What Is The Difference Between Volts, Amps and Watts?

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Written by Tristan Cameron

Volts, amps and watts are different ways we can measure electricity. The three serve different, yes necessary purposes, and at North Shore Electricians, we rely on all of them to help us diagnose and solve issues.

If we had to explain the difference in one sentence, volts measure the pressure, amps measure the flow of electricity, and watts measure the amount of energy used by multiplying the two.

But why is this important, and why do you need to know it? Understanding how the terms refer to your energy usage can help you to identify electricity excesses and save money.  

Let’s break it down individually.

What are Volts?

Volts is the base unit of voltage and is a measurement of the potential difference between two points. It’s the amount of electrical pressure inside a circuit. As the volts increase, so does the current. 

One volt is the difference in energy between two different points within a circuit or wire.

Energy providers in Sydney deliver energy to homes at two different pressure levels (voltages), 120V and 240V. The reason for this is that the bigger, more energy-guzzling appliances like air conditioners, washers and dryers need 240V, while your everyday items like light bulbs, laptops, and TVs only need 120V.

Here are some examples of levels of volts in particular objects:

ObjectVolts (V)
Rechargeable battery1.2
Non-rechargeable battery1.5
Car battery12
Electric vehicle battery400–800
Sydney Light Rail600–750
Overhead power lines380,000

The name volts is a nod to Italian physicist Alessandro Volta, who invented one of the world’s first batteries back in 1800.

What are Amps?

An amp (short for amperage) measures the flow of electricity through the circuit or the number of electrons moving through a wire. 

The switchboard is a common place in a home to see where amps are seen. The different circuit breakers will be listed, usually with 15, 20, or 30 amps. The larger the amperage, the more electricity flows through that circuit. 

The lower amperage circuits power most household devices, while the larger ones need 30 amps. If too much electricity is drawn from any of the circuits, the breaker kicks in, cutting off the flow and averting a short circuit or worse. 

The word amperage is named after French physicist André-Marie Ampère.

What are Watts?

Watts is the most commonly used term when it comes to talking about electricity. Lightbulbs, for example, come in a range of watts from 40W up. Pretty much everyone knows that the higher the wattage, the brighter the light. But why?

Watts is the amount of power a device needs to operate and is calculated by multiplying the volts by the amps. Think of watts as the power required to make something happen. Even making a doorbell ring requires at least 2W while operating a vacuum cleaner needs up to 900W.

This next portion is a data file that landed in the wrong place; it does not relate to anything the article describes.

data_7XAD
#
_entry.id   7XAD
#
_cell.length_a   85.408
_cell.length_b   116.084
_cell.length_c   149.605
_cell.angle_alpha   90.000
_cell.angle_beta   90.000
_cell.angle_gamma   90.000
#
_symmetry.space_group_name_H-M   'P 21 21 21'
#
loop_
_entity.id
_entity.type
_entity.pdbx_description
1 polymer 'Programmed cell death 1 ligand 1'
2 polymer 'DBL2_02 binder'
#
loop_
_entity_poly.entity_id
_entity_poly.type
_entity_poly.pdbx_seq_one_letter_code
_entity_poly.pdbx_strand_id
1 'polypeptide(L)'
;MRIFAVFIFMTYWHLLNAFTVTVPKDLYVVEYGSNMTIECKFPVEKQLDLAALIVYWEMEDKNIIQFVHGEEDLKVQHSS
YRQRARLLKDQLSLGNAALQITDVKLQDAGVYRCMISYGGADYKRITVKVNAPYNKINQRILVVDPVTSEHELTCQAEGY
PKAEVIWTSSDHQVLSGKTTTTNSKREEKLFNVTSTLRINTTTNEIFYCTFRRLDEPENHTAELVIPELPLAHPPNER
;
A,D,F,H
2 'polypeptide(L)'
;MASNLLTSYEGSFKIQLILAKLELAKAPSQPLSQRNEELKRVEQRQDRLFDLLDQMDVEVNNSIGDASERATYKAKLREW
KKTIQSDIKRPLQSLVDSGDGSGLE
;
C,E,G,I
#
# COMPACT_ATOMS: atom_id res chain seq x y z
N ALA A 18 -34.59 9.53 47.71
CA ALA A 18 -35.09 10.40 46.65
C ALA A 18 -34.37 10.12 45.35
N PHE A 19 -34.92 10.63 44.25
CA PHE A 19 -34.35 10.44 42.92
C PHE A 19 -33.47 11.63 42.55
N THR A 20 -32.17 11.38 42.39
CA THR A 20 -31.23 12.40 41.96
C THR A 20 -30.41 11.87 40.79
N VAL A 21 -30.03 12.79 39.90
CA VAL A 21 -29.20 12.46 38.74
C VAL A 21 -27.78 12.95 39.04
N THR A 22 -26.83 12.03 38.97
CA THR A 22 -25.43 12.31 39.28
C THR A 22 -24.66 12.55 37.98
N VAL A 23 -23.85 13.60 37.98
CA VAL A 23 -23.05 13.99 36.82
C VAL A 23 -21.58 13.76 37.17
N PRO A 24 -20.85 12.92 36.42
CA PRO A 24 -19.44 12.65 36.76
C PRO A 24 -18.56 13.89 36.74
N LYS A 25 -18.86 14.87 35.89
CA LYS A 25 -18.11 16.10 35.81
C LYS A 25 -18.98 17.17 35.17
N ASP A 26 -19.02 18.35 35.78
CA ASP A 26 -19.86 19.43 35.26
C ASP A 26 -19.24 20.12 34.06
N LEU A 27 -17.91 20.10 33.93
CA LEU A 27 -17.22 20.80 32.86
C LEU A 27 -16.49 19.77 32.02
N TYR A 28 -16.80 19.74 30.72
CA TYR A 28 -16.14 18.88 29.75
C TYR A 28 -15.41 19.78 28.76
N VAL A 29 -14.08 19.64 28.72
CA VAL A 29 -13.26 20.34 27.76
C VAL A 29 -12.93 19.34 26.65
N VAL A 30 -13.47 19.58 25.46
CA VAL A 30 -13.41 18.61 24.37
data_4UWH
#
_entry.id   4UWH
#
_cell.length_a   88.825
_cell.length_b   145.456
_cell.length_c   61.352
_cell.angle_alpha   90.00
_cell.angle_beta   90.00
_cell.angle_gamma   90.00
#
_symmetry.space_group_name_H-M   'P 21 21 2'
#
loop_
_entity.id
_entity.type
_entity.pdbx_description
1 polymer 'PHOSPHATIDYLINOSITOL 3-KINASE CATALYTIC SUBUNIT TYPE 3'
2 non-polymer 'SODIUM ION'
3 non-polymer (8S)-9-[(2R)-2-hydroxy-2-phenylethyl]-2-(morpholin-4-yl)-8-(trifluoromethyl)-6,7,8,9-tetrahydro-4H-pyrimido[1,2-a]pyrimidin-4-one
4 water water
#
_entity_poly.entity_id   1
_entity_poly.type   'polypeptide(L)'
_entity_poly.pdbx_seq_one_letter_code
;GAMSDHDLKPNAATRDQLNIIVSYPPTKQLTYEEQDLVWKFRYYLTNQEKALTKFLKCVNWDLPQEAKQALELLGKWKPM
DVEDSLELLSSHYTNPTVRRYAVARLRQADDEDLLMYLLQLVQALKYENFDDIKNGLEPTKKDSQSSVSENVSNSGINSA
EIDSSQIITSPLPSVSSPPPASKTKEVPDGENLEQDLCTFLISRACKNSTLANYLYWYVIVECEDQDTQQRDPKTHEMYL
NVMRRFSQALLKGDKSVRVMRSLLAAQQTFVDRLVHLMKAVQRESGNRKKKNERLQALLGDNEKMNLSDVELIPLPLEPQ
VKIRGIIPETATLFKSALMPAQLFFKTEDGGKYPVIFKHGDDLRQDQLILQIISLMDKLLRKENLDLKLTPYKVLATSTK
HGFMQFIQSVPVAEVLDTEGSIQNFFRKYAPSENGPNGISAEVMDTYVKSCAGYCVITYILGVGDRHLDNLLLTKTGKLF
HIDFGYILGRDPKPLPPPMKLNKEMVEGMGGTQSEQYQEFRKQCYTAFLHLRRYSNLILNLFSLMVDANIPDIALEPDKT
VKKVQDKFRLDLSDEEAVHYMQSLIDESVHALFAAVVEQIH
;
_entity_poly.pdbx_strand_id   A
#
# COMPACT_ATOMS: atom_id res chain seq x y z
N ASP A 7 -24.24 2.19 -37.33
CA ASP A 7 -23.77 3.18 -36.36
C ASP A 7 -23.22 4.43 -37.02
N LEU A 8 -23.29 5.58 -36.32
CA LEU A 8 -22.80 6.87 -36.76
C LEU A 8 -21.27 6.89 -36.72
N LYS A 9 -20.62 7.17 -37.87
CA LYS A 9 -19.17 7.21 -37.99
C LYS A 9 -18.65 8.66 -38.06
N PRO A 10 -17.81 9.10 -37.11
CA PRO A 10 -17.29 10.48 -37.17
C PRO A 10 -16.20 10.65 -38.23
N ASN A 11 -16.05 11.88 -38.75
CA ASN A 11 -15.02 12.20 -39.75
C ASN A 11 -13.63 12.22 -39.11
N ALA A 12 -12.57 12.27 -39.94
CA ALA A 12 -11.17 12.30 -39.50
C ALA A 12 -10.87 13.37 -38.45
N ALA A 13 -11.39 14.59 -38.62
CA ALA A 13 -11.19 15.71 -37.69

The formula is W = A x V. 

So, as an example, 2A x 150V = 300W. 

Here’s the average amount of watts standard devices use:

DeviceAverage watts consumed
Light bulb60W
Hair dryer1200W
Clothes dryer4000W
Central air conditioning15,000W

Watts is named after the steam engine designer, Scottish Engineer James Watt.

What are Ohms?

We’re not done yet. There’s one more electricity term that gets thrown into the mix, and that’s the ohm. 

In most homes, wires are a combination of copper and aluminium; both have a natural resistance to friction, which means they can slow down the flow of electricity. Most devices also provide some level of resistance to the flow of energy.

This resistance is measured in ohms, named after Georg Simon Ohm, a German physicist and mathematician.

Why is all This Important?

Everybody wants to reduce their electricity bill. By understanding what watts means, you can make savvier decisions when choosing what appliances and devices to buy.

The higher the wattage, the more electricity is being consumed, and your energy bill goes up.

Today, most of the energy-guzzling devices we mentioned earlier come with an energy-efficient rating. The higher the star, the fewer watts they need to operate, meaning they’ll use less electricity. 

Many people in Sydney are choosing to switch to solar panels. Knowing your amps, volts, and watts is vital to determining how many panels to have installed. 

Understand the Terms and Save Money

With just a bit more than a basic understanding of the terms volts, amps, watts and ohms, you can know more about how the devices in your home consume electricity.

Does your home have enough energy-efficient light bulbs and other devices? Are the circuit breakers in your switchboard capable of handling the loads your devices need?

It’s time to contact North Shore Electricians so we can do an electrical inspection of your property. We’ll guide you on how to improve the flow of electricity to your devices and, in the long term, how to save money. Call us today.

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